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Well, ain't this a fine kettle of fish...

So, my hunch was wrong. I said the Dems would make very modest gains in both Houses, and they did that and more. When my hunches are wrong, they don't mess around with trifling little miscalculations.

To my surprise and a little disappointment, the Democrats have a majority in the House (the particular numbers haven't come out yet), while the Senate remains undecided. The Republicans have 49 seats and the Democrats 47, with two independents and two still undetermined. Vermont's Senator-Elect, Bernie Sanders, will undoubtedly caucus with the Democrats -- he's a declared Socialist, and voted pretty much in lockstep with the Democrats during his tenure in the House. In a delicious irony, if the last two races split between the two parties, the Democrats will find themselves having to coax and plead and beg Joe Lieberman to put behind their abandonment of him, their efforts to replace him with the darling of the NutRoots, and bring him back to the table.

On the other hand, with the defeat of Lincoln Chaffee in Rhode Island, the job of "liberal Republican from New England" is open...

Here in New Hampshire, we re-elected our Democratic governor by a nearly 3-to-1 ratio (with my vote), while it looks like we dumped both our Republican congressmen for Democrats. My argument that New Hampshire wasn't much of a "blue state," but more purplish, seems to be overtaken by events.

I'll have more thoughts later, as I wake myself up and get more information, and take a little more time to think about things.


Comments (24)

Jay, next time go with Trad... (Below threshold)
jp2:

Jay, next time go with TradeSports. Not bad this year.

I'd like to thank the neo-cons at Wizbang for their contributions to this election. You are a great asset for the liberals of this country. Keep up the writing.

And I think that will be the last gloating I'll do. It feels good though - a historical smack down.

No problem jp2. Welcome to... (Below threshold)
Jeff:

No problem jp2. Welcome to 2 years of gridlock in Washington. Libs are inept pussies just like you with no direction.

I predict they will accomplish nothing other then impeach Bush and raise taxes and spending.

Big fricking deal. As soon as some REAL conservatives are ready to run, the smackdown on pussies like you will happen.

In the mean time go out an buy a koran

Let me be the first to say ... (Below threshold)
John S:

Let me be the first to say that it really doesn't matter. By the time Nancy Pelosi is sworn in as the new Speaker of the House, the first presidential caucus will be only 11 months away. Charlie Rangel and Henry Waxman can have all the noisy hearings they want, but no one will be listening: Cheney isn't running, nor is anyone else in the Bush administration. This will be the first wide open presidential election since 1968.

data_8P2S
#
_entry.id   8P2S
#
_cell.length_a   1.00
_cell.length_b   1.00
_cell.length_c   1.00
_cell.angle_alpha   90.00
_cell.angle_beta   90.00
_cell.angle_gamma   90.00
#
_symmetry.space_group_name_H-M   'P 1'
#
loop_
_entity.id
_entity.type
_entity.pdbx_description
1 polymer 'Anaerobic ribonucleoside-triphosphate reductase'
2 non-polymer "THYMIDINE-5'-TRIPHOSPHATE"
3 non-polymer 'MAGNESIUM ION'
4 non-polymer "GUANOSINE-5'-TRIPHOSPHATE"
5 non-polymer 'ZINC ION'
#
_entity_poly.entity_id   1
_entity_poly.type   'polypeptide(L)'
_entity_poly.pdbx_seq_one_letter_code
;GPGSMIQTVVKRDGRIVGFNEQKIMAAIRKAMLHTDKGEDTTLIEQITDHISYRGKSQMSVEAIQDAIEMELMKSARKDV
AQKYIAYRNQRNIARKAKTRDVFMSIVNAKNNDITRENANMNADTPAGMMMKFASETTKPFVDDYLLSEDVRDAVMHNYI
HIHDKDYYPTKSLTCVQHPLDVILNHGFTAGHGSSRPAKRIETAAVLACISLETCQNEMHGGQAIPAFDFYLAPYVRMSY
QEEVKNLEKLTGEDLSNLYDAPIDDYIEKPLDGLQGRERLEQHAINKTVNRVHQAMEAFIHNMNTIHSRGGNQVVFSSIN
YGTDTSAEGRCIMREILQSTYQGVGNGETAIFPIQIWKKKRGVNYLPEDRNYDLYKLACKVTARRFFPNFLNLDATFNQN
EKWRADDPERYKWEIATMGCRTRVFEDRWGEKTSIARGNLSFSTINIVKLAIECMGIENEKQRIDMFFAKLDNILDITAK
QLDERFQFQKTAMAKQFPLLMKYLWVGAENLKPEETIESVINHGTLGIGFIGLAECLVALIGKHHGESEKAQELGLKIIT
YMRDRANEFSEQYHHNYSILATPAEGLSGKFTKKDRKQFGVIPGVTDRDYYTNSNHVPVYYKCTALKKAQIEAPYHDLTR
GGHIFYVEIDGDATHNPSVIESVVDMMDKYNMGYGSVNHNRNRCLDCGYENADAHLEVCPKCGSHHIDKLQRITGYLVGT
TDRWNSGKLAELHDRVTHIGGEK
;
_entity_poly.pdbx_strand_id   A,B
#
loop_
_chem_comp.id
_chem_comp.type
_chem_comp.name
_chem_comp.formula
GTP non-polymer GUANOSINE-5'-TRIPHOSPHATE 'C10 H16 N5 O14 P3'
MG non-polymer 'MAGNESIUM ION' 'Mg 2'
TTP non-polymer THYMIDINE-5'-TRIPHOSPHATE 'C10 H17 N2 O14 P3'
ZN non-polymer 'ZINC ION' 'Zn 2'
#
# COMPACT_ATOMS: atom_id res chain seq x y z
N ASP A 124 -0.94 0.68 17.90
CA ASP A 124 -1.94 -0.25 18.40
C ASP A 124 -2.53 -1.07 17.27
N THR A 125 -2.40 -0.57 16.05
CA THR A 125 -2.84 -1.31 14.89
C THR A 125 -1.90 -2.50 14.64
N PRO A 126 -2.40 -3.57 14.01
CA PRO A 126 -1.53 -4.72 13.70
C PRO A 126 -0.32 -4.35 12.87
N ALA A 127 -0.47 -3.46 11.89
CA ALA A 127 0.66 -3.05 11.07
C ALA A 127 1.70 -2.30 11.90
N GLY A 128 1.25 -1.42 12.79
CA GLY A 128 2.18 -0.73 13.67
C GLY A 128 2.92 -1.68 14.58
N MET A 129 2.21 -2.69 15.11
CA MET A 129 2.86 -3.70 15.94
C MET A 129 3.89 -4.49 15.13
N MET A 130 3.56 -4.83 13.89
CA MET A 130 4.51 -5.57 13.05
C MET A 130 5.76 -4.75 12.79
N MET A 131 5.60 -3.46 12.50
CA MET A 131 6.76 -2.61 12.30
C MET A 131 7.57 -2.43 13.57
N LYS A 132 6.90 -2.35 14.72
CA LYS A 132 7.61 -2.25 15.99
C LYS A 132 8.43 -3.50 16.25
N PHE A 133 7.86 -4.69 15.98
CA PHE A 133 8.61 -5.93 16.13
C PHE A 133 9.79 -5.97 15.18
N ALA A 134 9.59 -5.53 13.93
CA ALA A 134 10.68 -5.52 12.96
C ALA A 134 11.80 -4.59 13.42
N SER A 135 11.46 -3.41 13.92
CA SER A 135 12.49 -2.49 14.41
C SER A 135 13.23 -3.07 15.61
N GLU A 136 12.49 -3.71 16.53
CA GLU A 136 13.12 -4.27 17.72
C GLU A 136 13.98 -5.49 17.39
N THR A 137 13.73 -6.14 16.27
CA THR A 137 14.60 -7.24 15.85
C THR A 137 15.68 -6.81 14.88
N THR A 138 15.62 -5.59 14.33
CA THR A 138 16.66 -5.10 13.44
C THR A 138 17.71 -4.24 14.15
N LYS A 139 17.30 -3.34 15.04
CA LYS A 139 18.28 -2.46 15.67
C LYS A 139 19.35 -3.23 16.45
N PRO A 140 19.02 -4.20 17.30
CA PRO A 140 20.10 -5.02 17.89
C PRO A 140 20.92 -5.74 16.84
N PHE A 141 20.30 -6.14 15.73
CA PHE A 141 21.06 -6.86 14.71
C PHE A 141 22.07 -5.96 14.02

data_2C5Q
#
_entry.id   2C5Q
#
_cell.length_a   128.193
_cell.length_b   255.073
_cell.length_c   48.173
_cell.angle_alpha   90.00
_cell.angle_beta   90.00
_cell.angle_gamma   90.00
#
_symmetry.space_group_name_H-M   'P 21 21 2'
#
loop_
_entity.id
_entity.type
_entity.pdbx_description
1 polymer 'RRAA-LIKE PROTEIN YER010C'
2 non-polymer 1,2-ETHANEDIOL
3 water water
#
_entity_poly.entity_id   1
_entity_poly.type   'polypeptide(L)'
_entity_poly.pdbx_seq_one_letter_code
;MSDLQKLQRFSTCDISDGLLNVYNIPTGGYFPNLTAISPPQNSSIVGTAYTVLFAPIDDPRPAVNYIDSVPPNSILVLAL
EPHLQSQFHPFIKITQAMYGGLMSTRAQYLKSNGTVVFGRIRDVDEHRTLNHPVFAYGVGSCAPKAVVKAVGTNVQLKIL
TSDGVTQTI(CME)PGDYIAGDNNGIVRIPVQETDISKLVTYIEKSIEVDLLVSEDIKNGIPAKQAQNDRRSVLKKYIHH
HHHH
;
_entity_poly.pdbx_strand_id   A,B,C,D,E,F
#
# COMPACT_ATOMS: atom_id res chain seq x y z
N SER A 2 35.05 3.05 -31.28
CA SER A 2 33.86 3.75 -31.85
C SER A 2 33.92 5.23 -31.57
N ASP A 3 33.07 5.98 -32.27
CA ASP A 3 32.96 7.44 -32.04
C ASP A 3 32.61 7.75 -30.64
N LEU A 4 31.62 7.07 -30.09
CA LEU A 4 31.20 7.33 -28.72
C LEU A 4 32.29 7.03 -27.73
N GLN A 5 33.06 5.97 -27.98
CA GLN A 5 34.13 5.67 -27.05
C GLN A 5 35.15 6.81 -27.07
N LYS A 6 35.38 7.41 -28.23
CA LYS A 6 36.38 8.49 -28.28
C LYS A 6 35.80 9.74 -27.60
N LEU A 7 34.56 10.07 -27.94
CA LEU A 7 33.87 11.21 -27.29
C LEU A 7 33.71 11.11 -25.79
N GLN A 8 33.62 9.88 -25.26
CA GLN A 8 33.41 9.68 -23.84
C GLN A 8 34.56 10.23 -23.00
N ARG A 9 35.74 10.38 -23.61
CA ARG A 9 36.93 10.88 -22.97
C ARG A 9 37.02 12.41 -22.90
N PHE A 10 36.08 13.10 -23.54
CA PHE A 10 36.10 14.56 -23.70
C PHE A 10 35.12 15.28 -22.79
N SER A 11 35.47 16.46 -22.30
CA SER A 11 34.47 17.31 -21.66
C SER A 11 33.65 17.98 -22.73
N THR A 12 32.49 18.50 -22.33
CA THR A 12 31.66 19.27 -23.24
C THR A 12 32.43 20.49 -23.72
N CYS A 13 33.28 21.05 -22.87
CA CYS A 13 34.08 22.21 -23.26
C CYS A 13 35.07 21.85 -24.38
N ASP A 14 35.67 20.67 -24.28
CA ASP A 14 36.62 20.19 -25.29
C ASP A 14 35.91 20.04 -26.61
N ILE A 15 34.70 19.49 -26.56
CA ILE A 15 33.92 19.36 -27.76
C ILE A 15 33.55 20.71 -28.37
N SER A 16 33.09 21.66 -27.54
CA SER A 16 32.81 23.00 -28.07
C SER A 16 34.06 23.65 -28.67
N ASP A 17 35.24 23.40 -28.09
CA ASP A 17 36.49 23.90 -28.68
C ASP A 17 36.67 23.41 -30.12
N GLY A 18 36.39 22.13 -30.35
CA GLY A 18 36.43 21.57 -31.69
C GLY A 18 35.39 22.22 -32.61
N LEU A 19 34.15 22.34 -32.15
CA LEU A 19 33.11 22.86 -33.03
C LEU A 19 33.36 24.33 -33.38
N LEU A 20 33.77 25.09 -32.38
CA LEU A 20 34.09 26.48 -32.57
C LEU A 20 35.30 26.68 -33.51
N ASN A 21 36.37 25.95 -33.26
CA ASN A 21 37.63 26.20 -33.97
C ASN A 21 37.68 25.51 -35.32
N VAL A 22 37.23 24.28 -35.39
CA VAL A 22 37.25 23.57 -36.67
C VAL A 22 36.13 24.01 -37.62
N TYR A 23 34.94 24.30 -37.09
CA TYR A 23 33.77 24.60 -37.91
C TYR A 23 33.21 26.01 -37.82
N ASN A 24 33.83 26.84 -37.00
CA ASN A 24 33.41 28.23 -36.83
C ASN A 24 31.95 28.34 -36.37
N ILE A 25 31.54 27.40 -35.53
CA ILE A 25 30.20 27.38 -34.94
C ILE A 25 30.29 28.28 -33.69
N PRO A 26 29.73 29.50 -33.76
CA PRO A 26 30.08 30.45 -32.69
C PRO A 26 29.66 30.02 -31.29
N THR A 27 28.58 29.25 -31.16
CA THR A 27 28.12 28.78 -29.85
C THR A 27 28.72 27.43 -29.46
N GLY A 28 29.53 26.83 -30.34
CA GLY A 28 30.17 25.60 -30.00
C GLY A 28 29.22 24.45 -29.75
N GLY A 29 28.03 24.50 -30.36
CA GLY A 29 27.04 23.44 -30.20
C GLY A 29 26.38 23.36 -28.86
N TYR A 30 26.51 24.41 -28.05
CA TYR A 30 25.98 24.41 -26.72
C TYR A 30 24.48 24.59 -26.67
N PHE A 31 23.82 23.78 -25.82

There's two delicious ironies here. (1) The only legislation the Democratic House will pass is Bush's signature immigration reform bill. (2) The Dems will be so obsessed with their hatred of Bush (who isn't running) that they'll waste their time with witch hunts and blow the 2008 election.

I just saw Pelosi saying "W... (Below threshold)

I just saw Pelosi saying "We are prepared to govern..."

Um.

Huh?

Since when does the House govern?

'We are prepared to legislate', maybe. Not as catchy, but, well, at least truthful.

Regardless of WHAT she is p... (Below threshold)
LJD:

Regardless of WHAT she is prepared to do NOW, what the hell has she been doing up to this point in time?

jp2:<blockquo... (Below threshold)
_Mike_:

jp2:


It feels good though - a historical smack down.

For those that think that this is historically unprecidented, I say you're historically uneducated.

Charles Krauthammer:

Since the end of World War II, the average loss for a second-term presidency in its sixth year has been 29 House seats and six Senate seats. If you go back to Franklin Roosevelt's second term, the House loss average jumps to 35.

On the bright side, I'm loo... (Below threshold)
Bob Jones:

On the bright side, I'm looking forward to 2 years of entertainment with empty headed botox lady as Speaker.

Every time Nancy opens her mouth, it will be fun to watch.

After hearing the election ... (Below threshold)
Amy:

After hearing the election results this morning, my husband glumly suggested he start signing over half his paycheck to Pelosi and the other half to Gov. Baldacci (we live in Maine, the least tax-friendly state in the country... since Baldacci's been in power the economy has slumped and spending is through the roof, we're losing money.. I don't know how much longer we can afford to live here.) We're middle class, and we've been seeing our financial situation improve steadily thanks to Bush's tax breaks. All that will soon be gone, and we're very worried. Pelosi spends a lot of time sceraming about the middle class getting screwed, but she has no idea what it's like for the middle class. She doesn't represent me and I wish she would stop claiming she is.

I was referring to the inab... (Below threshold)
jp2:

I was referring to the inablity to win a single seat from a house member. And...

Also, first woman Speaker.

But A for effort, underscore Mike underscore. History has many sides.

Nice try to rewrite what yo... (Below threshold)

Nice try to rewrite what you said, jp2, but a woman speaker does NOT make a "smackdown." You might have a leg on the other point, but let's face it -- _Mike_ shattered your braggadocio with cold hard facts.

J.

jp2,ROFL. Yes, hi... (Below threshold)
_Mike_:

jp2,

ROFL. Yes, history has many sides. I'll paint the full picture since you seem to miss it: This is hardly a 'historical smackdown'; it's actually the historical norm.

For those who live in New H... (Below threshold)
kevino: